1,000,000,000,000,000,000,000,000,000,000,000,000,000,000,000,000,000,000,000,000,000,000,000,000,000,000,000,000,000,000,000,000,000,000,000,000,000,000,000,000,000,000,000,000,000,000,000,000,000,000,000,000,000,000,000,000,000,000,000,000,000,000,000,000,000,000,000,000,000,000,000,000,000,000,000,000,000,000,000,000,000,000,000,000,000,000,000,000,000,000,000,000,000,000,000,000,000,000,000,000,000,000,000,000,000,000,000,000,000,000,000,000,000,000,000,000,000,000,000,000,000,000,000,000,000,000,000,000,000,000,000,000,000,000,000,000,000,000,000,000,000,000,000,000,000,000,000,000,000,000,000,000,000,000,000,000,000,000,000,000,000,000,000,000,000,000,000,000,000,000,000,000,000,000,000,000,000,000,000,000,000,000,000,000,000,000,000,000,000,000,000,000,000,000,000,000,000,000,000,000,000,000,000,000,000,000,000,000,000,000,000,000,000,000,000,000,000,000,000,000,000,000,000,000,000,000,000,000,000,000,000,000,000,000,000,000,000,000,000,000,000,000,000,000,000,000,000,000,000,000,000,000,000,000,000,000,000,000,000,000,000,000,000,000,000,000,000,000,000,000,000,000,000,000,000,000,000,000,000,000,000,000,000,000,000,000,000,000,000,000,000,000,000,000,000,000,000,000,000,000,000,000,000,000,000,000,000,000,000,000,000,000,000,000,000,000,000,000,000,000,000,000,000,000,000,000,000,000,000,000,000,000,000,000,000,000,000,000,000,000,000,000,000,000,000,000,000,000,000,000,000,000,000,000,000,000,000,000,000,000,000,000,000,000,000,000,000,000,000,000,000,000,000,000,000,000,000,000,000,000,000,000,000,000,000,000,000,000,000,000,000,000,000,000,000,000,000,000,000,000,000,000,000,000,000,000,000,000,000,000,000,000,000,000,000,000,000,000,000,000,000,000,000,000,000,000,000,000,000,000,000,000,000,000,000,000,000,000,000,000,000,000,000,000,000,000,000,000,000,000,000,000,000,000,000,000,000,000,000,000,000,000,000,000,000,000,000,000,000,000,000,000,000,000,000,000,000,000,000,000,000,000,000,000,000,000,000,000,000,000,000,000,000,000,000,000,000,000,000,000,000,000,000,000,000,000,000,000,000,000,000,000,000,000,000,000,000,000,000,000,000,000,000,000,000,000,000,000,000,000,000,000,000,000,000,000,000,000,000,000,000,000,000,000,000,000,000,000,000,000,000,000,000,000,000,000,000,000,000,000,000,000,000,000,000,000,000,000,000,000,000,000,000,000,000,000,000,000,000,000,000,000,000,000,000,000,000,000,000,000,000,000,000,000,000,000,000,000,000,000,000,000,000,000,000,000,000,000,000,000,000,000,000,000,000,000,000,000,000,000,000,000,000,000,000,000,000,000,000,000,000,000,000,000,000,000,000,000,000,000,000,000,000,000,000,000,000,000,000,000,000,000,000,000,000,000,000,000,000,000,000,000,000,000,000,000,000,000,000,000,000,000,000,000,000,000,000,000,000,000,000,000,000,000,000,000,000,000,000,000,000,000,000,000,000,000,000,000,000,000,000,000,000,000,000,000,000,000,000,000,000,000,000,000,000,000,000,000,000,000,000,000,000,000,000,000,000,000,000,000,000,000,000,000,000,000,000,000,000,000,000,000,000,000,000,000,000,000,000,000,000,000,000,000,000,000,000,000,000,000,000,000,000,000,000,000,000,000,000,000,000,000,000,000,000,000,000,000,000,000,000,000,000,000,000,000,000,000,000,000,000,000,000,000,000,000,000,000,000,000,000,000,000,000,000,000,000,000,000,000,000,000,000,000,000,000,000,000,000,000,000,000,000,000,000,000,000,000,000,000,000,000,000,000,000,000,000,000,000,000,000,000,000,000,000,000,000,000,000,000,000,000,000,000,000,000,000,000,000,000,000,000,000,000,000,000,000,000,000,000,000,000,000,000,000,000,000,000,000,000,000,000,000,000,000,000,000,000,000,000,000,000,000,000,000,000,000,000,000,000,000,000,000,000,000,000,000,000,000,000,000,000,000,000,000,000,000,000,000,000,000,000,000,000,000,000,000,000,000,000,000,000,000,000,000,000,000,000,000,000,000,000,000,000,000,000,000,000,000,000,000,000,000,000,000,000,000,000,000,000,000,000,000,000,000,000,000,000,000,000,000,000,000,000,000,000,000,000,000,000,000,000,000,000,000,000,000,000,000,000,000,000,000,000,000,000,000,000,000,000,000,000,000,000,000,000,000,000,000,000,000,000,000,000,000,000,000,000,000,000,000,000,000,000,000,000,000,000,000,000,000,000,000,000,000,000,000,000,000,000,000,000,000,000,000,000,000,000,000,000,000,000,000,000,000,000,000, 000,000,000,000,000,000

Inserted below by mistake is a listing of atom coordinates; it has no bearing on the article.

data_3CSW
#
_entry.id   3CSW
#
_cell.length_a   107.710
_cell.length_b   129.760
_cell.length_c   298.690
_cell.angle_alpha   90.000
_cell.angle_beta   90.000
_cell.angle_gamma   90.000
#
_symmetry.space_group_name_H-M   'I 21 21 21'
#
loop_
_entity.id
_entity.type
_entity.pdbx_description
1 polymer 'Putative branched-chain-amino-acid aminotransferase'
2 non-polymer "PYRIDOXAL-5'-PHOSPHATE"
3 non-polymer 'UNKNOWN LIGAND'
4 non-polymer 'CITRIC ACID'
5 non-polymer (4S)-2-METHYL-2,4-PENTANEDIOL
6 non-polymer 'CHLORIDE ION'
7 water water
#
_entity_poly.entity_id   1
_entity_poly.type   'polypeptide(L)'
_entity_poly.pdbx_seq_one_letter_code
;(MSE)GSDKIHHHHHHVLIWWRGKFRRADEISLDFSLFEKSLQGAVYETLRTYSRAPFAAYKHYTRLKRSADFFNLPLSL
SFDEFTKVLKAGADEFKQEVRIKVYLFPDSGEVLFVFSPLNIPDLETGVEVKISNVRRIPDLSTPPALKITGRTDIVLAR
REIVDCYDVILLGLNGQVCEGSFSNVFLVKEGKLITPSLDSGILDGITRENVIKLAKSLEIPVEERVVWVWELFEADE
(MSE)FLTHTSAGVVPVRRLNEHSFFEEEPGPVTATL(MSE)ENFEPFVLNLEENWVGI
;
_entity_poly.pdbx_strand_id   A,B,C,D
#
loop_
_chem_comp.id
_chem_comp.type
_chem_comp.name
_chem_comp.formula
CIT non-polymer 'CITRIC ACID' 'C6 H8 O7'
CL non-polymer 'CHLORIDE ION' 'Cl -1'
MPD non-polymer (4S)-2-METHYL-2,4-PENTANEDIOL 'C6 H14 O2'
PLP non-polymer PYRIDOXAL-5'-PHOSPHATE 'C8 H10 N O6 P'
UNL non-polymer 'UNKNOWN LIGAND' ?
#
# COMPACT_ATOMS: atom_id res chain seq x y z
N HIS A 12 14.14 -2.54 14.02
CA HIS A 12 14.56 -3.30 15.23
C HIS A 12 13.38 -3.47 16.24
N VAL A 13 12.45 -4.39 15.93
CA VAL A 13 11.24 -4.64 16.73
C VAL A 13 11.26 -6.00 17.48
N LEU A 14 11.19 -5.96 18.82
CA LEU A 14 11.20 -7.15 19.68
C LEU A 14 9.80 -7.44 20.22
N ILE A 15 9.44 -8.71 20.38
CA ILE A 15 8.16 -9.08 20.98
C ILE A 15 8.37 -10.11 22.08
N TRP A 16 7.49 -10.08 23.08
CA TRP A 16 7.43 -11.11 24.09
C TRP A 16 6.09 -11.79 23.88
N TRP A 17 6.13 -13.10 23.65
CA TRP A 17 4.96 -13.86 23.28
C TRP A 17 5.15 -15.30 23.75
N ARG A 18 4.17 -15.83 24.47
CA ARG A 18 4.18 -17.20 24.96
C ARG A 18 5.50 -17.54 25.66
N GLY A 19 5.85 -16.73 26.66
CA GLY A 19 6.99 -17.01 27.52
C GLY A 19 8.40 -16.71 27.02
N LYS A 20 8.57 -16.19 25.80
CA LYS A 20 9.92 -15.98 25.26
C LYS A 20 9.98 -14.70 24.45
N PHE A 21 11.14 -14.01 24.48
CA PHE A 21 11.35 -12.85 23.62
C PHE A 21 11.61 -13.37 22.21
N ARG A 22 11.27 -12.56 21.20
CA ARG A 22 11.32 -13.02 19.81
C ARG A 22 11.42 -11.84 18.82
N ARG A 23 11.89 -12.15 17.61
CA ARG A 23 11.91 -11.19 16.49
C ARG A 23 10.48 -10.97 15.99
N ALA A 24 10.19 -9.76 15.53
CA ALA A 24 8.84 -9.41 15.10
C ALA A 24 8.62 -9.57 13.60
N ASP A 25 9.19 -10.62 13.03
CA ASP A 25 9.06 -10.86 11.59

That's how much more probable universal common ancestry is than the next best multiple ancestor model, according to Theobald's results.

With results of this order, no "faith" is required, even before we factor in the tens of thousands of papers documenting empirical verification of key evolutionary postulates, such as the papers in my collection covering speciation events. One of which I presented in detail here. Yes, that's right, a paper in which scientists detected a speciation event occurring in nature, and then REPLICATED that speciation event in the laboratory.